Contributions to an employee’s pension are made by both you (the employer) and by your employee from their income (plus pension tax relief from the government). These contributions are usually calculated as particular percentages of your employee’s earnings, but the exact percentages – and what counts as earnings – depends on which ‘earnings basis’ you use.
You can either go by qualifying earnings, which refers to a specific amount between two set thresholds, or by pensionable earnings, which is subdivided into three different “sets” you can choose from. It’s generally up to you to decide which earnings basis to use, rather than your pension provider.
All options allow you and your employee to contribute extra if either if you wish.
Qualifying earnings is the earnings basis used by the majority of employers and refers to earnings between £6,240 and £50,270 (though this the lower threshold is expected to be scrapped), including salary, bonuses, overtime, and statutory sick or maternity pay.
The minimum overall contribution to your employee’s pension is 8% of their earnings over the current lower threshold, and up to the upper threshold. As the employer, you have to contribute at least 3% of this, with your employee making up the remaining 5%. If your employee chooses to contribute more to their pension from their income, it’s up to you whether you want to increase your contribution as well.
So, for example, if your employee earns £40,000 a year through the work they do for you, you would contribute 3% of their earnings over the lower threshold to their workplace pension. That’s 3% of £33,760 (£40,000 minus £6,240), which is £1,012.80 a year. They would make up the remaining 5% (£1,688) out of their income, for an overall yearly contribution of £2,700.80.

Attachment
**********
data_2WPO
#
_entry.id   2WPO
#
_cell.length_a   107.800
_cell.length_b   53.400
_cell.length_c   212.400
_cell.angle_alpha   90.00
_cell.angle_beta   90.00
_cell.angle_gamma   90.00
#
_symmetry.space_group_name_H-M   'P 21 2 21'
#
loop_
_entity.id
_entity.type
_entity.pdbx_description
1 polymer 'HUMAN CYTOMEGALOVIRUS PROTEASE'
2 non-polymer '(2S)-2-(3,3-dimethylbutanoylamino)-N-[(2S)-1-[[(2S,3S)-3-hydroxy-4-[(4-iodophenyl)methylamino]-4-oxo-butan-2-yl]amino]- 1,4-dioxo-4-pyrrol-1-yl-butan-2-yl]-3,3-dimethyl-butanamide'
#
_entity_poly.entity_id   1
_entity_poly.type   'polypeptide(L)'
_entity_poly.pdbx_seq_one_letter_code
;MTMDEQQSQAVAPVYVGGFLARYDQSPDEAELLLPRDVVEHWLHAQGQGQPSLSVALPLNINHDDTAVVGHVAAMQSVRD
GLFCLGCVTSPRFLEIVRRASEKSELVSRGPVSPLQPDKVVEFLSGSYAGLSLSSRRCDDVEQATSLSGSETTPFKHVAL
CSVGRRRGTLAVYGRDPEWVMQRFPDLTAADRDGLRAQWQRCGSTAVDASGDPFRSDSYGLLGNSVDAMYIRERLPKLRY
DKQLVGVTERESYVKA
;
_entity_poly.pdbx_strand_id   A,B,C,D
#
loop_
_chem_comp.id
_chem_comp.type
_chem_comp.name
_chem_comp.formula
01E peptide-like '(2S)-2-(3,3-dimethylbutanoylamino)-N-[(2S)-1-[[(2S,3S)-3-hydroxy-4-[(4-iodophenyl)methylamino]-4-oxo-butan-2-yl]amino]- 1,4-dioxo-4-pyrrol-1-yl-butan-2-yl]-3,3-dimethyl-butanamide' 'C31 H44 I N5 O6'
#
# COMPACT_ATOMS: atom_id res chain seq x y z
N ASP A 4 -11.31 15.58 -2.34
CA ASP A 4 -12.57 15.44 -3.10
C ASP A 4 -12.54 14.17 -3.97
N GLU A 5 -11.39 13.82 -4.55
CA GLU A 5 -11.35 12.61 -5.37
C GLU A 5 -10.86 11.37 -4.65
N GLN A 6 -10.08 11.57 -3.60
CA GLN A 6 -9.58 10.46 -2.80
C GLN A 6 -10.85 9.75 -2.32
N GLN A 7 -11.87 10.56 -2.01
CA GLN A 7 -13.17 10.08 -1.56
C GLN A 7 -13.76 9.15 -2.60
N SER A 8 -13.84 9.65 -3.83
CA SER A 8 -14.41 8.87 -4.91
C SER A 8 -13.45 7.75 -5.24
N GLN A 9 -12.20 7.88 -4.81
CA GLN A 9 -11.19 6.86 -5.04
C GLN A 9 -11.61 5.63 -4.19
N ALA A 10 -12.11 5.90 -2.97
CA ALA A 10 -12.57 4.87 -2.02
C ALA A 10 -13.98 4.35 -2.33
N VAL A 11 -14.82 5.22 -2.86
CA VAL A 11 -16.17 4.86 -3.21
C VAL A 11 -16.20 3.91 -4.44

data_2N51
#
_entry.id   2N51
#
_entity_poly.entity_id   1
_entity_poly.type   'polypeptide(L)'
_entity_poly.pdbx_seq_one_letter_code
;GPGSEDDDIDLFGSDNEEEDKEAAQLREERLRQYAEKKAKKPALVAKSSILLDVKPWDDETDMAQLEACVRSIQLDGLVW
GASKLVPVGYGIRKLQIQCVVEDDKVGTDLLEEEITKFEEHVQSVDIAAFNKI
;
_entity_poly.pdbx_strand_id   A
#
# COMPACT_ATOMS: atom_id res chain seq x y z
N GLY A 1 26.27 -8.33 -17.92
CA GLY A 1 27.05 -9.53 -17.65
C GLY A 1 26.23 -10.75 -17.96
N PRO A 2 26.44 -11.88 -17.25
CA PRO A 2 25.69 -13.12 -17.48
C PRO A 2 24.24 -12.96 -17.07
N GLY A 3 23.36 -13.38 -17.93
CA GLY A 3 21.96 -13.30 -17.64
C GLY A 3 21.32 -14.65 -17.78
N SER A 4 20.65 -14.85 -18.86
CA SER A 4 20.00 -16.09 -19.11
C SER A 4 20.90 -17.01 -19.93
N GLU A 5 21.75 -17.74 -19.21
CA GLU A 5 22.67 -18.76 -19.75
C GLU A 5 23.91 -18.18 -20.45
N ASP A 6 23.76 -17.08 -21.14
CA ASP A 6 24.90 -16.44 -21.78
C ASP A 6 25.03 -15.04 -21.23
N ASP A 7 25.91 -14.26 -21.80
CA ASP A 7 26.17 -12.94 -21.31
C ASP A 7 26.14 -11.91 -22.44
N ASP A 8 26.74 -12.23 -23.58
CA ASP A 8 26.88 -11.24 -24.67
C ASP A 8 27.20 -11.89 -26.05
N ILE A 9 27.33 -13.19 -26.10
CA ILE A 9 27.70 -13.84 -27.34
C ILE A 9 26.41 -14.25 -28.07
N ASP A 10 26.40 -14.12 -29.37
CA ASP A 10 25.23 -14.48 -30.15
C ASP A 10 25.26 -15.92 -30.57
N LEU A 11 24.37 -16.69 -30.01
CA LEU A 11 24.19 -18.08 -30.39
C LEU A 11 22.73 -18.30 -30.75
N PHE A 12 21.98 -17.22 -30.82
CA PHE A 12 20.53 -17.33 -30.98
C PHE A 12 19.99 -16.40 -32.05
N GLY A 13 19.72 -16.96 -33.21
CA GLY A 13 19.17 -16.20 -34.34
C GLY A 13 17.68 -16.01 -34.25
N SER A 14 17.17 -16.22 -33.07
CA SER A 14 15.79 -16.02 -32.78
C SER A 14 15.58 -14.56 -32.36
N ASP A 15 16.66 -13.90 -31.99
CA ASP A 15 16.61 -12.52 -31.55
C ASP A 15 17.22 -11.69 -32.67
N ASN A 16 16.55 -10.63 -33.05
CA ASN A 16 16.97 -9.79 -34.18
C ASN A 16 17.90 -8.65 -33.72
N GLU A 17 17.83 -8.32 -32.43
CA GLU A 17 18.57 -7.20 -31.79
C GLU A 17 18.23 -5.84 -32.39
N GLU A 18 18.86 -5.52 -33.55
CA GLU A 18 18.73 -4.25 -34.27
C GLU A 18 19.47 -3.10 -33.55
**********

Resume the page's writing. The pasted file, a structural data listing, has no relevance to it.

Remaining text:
We’ll update this guidance if the law changes and the lower threshold gets scrapped, as the government has proposed. Find out more in our article Low paid to benefit from auto-enrolment pension changes.
There are three different methods of calculating pension contributions based on what are called pensionable earnings – these are called pay sets.
- Pay set 1: contributions are calculated as 9% of your employee’s basic pay. Basic pay effectively refers to just their salary and excludes bonuses, overtime, statutory pay etc. You contribute 4% and your employee contributes 5%.
- Pay set 2: contributions are calculated as 8% of your employee’s basic pay, with you contributing 3% and your employee contributing 5%. However, for you to use this set, their basic pay must make up at least 85% of total earnings (so bonuses, overtime, etc. must account for 15% or less of total earnings). As the employer, it’s up to you to monitor this. If your employee’s earnings change a lot year-on-year, you will normally have to use past years as a basis to see whether they are likely to meet the 85% minimum before going ahead with pay set 2.
- Pay set 3, also known as total pensionable earnings: contributions are calculated as 7% of total earnings, including bonuses, overtime, etc., with 3% from you and 4% from your employee.
What else am I responsible for as an employer?
Your duties as an employer are not just limited to pension provisions. Most importantly, you need to use HMRC’s Pay As You Earn (PAYE) system, which is used to collect income tax and pay National Insurance contributions for your employees. Most employers have to pay monthly, but small employers who expect to pay less than £1,500 can arrange to pay quarterly instead.
If you need to hire a carer but are worried about the cost of doing so, take a look at our Paying for care section for some useful resources.
Or, if you’re planning on starting a business and are likely to employ people to help you, check out our article Eight tips if you’re starting a business in your 50s for some more advice.